Keep in mind that due dates also depend on YOU.  If the artist sends you a sketch to approve and you take two weeks to get back to them, that may totally screw up the timeline.  If you will be unavailable at some time during the process, make sure the artist knows that so they can get you things to approve before you leave. You want them to send you the sketch to approve before you leave on that two week vacation, not have it arrive one day in and leave them hanging for two weeks waiting to hear back from you.  It’s a two way street on getting your art done.

Be specific on what you want but allow the artist some room for creativity

Rainy Day logo #2 by Ursula Vernon
Rainy Day logo #2 by Ursula Vernon

The artist cannot read your mind.  BE SPECIFIC.  Even if you only have a vague idea of what you want, give them some specific items to base the concept around.  Tell that what colors you want, how big, what you will be using it for, and what elements you would like to include.  Send reference photos or existing art if you have it. To use an example, I commissioned art that incorporated the name of the store (Rainy Day Paperback) and the book store dog.  I gave the artist the vague spec I wanted the dog, with an umbrella, in the rain, splashing in some puddles with some books.  I sent along pictures of the dog.  The artist sent back a couple different sketches showingseveral different layouts and I picked the one I liked most.  I hadn’t originallay specified the hat, slicker, or boots, but it worked.  I also hadn’t specified how to include the books, so the book strap was suggested by artist. Once the general sketch was approved, more details were added.  We went through one more round of revisions and then finalized this design.

Let the artist do the art

Hire an artist because you like their style.  Do NOT hire an artist and then ask them to draw in a totally different style!  You would not hire Van Gogh and then say “hey, could you paint more like that Picasso guy…”  Guide the artist in the direction you want, but if they say “perhaps it would work better this way…” pay attention.  You may be asking them to do something anatomically impossible, use colors that just don’t look together, will reproduce badly, or make the text unreadable.  Let the professional guide you… but if you feel you want to go a different direction, ask WHY they don’t want to do it your way.  They should be able to articulate why they can’t do it that way (example: “If I put the leg there, they would have to have a second knee joint to be in that position”).

Credit the artist

Stick it on your website somewhere as to who did the art and a link to their website.  It will also save you time down the road if you need to go back and get a variation on your art or negotiate reproduction rights if you include it there.  Plus it makes it easier for other businesses to find info on the artist and whether they’re reputable or not. Remember, artists get the majority of their business through word of mouth.  (and you should know by now how important word of mouth is to YOUR business) The two artists shown here are Boston area artist Chris Goodwin (color logo) and North Carolina based Ursula Vernon (black & white logo).  Both come highly recommended.

Enjoy your art!

Make sure to get a both a hard copyand a digital file of the art.  Now go promote your brand with some memorable art!

12 thoughts on “Branding your bookshop: How to commission artwork”

  1. This is great! Thank you for writing that. I think a lot of people who haven’t commissioned art before don’t know some of these things.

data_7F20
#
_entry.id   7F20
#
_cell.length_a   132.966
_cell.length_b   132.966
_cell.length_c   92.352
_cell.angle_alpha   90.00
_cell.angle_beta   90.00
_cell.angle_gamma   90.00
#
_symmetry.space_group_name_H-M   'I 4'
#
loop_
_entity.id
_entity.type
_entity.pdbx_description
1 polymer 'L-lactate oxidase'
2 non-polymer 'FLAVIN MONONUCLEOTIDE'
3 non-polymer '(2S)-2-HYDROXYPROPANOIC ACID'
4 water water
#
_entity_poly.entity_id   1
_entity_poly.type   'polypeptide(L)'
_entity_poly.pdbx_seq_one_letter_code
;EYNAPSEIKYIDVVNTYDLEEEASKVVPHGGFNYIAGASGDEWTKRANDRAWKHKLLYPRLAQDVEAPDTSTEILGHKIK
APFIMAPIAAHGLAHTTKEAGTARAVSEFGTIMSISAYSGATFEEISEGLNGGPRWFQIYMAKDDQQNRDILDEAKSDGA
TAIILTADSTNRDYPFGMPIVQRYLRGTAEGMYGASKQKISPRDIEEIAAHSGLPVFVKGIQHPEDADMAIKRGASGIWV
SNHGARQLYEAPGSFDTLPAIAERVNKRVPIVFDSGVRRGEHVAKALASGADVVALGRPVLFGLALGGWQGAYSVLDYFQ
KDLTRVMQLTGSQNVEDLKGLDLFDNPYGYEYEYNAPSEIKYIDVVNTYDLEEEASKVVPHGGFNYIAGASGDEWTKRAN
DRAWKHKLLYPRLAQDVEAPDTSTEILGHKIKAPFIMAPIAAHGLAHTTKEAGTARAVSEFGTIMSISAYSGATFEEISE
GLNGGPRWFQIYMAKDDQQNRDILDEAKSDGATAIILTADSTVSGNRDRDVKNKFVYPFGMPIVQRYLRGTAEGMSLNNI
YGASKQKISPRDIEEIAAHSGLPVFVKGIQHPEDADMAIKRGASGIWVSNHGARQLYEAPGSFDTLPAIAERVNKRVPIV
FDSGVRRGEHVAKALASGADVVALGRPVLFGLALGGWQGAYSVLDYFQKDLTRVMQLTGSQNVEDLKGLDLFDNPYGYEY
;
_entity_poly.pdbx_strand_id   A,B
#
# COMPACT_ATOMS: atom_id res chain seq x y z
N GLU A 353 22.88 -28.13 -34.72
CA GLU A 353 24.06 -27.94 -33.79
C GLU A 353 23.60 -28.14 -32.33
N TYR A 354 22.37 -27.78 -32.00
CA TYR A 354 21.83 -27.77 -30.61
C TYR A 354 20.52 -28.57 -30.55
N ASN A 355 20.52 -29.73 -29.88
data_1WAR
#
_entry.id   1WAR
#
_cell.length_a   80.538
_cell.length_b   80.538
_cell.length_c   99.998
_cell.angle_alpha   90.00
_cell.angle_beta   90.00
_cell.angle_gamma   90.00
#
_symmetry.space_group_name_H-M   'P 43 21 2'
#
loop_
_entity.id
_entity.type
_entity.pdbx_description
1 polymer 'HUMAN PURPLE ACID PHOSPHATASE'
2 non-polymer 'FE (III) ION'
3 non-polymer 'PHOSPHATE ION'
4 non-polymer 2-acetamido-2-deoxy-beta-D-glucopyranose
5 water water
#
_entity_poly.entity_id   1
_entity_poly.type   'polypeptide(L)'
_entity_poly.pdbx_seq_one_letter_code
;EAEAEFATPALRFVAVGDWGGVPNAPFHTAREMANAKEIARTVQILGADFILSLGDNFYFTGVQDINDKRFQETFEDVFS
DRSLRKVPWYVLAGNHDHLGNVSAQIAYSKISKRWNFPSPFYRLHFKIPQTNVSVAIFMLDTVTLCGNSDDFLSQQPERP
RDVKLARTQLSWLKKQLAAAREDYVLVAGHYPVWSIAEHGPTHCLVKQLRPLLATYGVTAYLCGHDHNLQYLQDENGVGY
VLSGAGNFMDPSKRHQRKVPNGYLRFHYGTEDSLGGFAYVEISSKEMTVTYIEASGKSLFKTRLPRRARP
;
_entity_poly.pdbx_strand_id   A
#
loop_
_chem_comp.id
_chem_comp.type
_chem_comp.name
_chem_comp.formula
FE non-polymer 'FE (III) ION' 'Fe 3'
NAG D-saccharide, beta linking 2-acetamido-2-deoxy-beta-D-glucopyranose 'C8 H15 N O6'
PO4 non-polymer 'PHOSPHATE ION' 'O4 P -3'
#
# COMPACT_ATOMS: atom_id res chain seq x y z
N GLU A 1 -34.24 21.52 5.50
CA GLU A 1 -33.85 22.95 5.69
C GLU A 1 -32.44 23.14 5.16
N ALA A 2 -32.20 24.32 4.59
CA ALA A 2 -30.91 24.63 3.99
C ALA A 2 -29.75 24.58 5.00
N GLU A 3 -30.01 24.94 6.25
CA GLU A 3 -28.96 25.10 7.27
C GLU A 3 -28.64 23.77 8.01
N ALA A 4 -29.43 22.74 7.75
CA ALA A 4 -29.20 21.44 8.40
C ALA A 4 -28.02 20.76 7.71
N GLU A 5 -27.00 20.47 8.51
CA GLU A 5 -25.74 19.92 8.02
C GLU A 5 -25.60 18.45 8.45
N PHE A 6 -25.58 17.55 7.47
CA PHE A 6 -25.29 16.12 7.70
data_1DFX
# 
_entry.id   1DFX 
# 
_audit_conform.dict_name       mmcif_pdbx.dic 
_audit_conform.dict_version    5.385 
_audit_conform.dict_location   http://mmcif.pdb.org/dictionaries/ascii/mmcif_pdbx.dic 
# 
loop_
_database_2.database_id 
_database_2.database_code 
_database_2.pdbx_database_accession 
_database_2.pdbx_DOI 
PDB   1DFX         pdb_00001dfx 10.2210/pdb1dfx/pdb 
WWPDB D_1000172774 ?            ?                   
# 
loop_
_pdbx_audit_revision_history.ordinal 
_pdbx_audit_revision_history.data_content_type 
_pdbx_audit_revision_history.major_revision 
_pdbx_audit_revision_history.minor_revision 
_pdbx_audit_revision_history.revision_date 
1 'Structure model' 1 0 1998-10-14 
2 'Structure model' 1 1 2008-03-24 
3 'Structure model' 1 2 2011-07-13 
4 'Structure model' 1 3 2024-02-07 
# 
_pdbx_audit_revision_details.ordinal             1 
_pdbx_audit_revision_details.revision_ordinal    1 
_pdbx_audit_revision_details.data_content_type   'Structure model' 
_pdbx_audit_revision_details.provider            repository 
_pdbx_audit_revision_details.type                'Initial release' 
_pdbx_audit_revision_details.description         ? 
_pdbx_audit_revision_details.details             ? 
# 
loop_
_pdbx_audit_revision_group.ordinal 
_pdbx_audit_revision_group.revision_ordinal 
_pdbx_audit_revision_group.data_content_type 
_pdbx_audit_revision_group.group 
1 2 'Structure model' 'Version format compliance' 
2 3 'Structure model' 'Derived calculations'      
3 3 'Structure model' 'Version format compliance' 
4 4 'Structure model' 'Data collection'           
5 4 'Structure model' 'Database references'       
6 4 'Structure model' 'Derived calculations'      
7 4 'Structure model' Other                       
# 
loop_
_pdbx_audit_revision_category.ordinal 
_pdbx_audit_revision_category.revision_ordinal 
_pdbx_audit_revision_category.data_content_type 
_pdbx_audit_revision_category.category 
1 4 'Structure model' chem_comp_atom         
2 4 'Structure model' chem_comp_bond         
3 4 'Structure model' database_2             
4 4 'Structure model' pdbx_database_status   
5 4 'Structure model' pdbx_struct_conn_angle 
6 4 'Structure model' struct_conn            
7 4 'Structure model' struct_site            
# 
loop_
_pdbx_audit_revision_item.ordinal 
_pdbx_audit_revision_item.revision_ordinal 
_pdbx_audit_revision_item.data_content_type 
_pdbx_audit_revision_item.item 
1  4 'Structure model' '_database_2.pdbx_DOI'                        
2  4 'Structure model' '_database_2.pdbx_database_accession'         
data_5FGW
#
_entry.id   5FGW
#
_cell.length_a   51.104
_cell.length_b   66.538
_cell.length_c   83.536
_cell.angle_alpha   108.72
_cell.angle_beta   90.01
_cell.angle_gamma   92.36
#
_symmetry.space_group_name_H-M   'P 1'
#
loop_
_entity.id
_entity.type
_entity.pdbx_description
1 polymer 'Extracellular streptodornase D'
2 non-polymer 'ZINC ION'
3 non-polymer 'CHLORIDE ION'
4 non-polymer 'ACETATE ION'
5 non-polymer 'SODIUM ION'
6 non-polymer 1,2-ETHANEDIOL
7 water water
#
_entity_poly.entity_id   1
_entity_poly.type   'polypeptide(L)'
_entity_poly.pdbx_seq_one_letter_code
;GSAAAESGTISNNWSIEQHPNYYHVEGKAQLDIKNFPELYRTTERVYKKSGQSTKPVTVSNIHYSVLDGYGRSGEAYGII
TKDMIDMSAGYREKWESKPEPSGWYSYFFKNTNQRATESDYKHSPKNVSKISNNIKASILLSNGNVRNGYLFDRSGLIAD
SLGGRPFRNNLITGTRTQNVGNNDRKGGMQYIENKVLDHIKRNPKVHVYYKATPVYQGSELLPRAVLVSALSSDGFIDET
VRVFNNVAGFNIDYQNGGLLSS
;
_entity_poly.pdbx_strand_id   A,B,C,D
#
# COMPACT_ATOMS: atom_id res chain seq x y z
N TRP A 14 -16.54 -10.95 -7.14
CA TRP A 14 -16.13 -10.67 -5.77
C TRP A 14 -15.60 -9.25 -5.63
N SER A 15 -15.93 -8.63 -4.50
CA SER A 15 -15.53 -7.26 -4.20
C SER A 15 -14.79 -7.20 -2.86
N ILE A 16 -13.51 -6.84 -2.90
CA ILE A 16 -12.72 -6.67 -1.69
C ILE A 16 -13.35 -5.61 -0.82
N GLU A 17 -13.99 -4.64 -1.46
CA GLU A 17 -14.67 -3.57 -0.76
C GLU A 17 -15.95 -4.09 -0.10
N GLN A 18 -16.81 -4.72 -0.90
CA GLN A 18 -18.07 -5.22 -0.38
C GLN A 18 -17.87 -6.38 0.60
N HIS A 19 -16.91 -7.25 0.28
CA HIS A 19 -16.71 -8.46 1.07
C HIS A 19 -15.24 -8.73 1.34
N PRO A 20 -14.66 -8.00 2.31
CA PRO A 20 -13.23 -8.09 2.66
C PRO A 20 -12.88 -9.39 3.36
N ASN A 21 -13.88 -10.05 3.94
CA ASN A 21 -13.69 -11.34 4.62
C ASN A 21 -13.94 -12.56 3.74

2. I think you are right that having a some original artwork can make a big difference and you have some great tips. “Artists Beware” looks like a great resource.

    One of my friends, who is an artist, was always trying to get me to let him paint a mural at my old workplace. He said he would do it for free if I would pay for the paint and give him some free advertising/recommendations.

    Unfortunately he moved before I got a chance to take him up on his offer, but I am sure there are some artists out there who would be willing to make a similar kind of deal, so it might be worth exploring.

  3. I really liked this article. I’d like to add that if you live in an area near a college with a big art program, you could also find some great artists there. (I know because I was in art school and one of my very first freelance jobs was from a flyer posted on the job board at school, and my husband got most of his first freelance jobs while we were still in school))

  4. These are some good tips. I’ve been a graphic designer for years, and it really helps the process if both the designer and client have an idea of how the process is suppose to work.
    Thanks for sharing!

  5. I would have to agree. Clipart images never will look as good as some original art work. My friend actually designs logos and what not it always makes the difference!

  6. This is great! Thank you for writing that. I think a lot of people who haven’t commissioned art before don’t know some of these things.

  7. This is some great advice and of course it extends not just to branding your bookshop but to branding any type of business. A great logo is versatile, like you said, it can be a small icon on your webpage or a large image on a vehicle or shirt. It’s true though, that this can get quite expensive. Adrienne had a good idea with using college students and I think that could be very effective. Also there are some freelancer-for-hire websites where you could describe the project and various talented people will bid on it with an offer to receive a certain amount of money as payment. That’s a good way to utilize price competition to your advantage, as they can see what the others have bid as payment.

  8. I would second the suggestion to use the talents from a local arts college. You could turn this into a ‘win-win’ situation. Speak to a tutor and run a competition at the college. This will give exposure to your store and you will be able to choose form a range of good designs. The benefit to the student is that they will get paid and will have a great addition to their portfolio.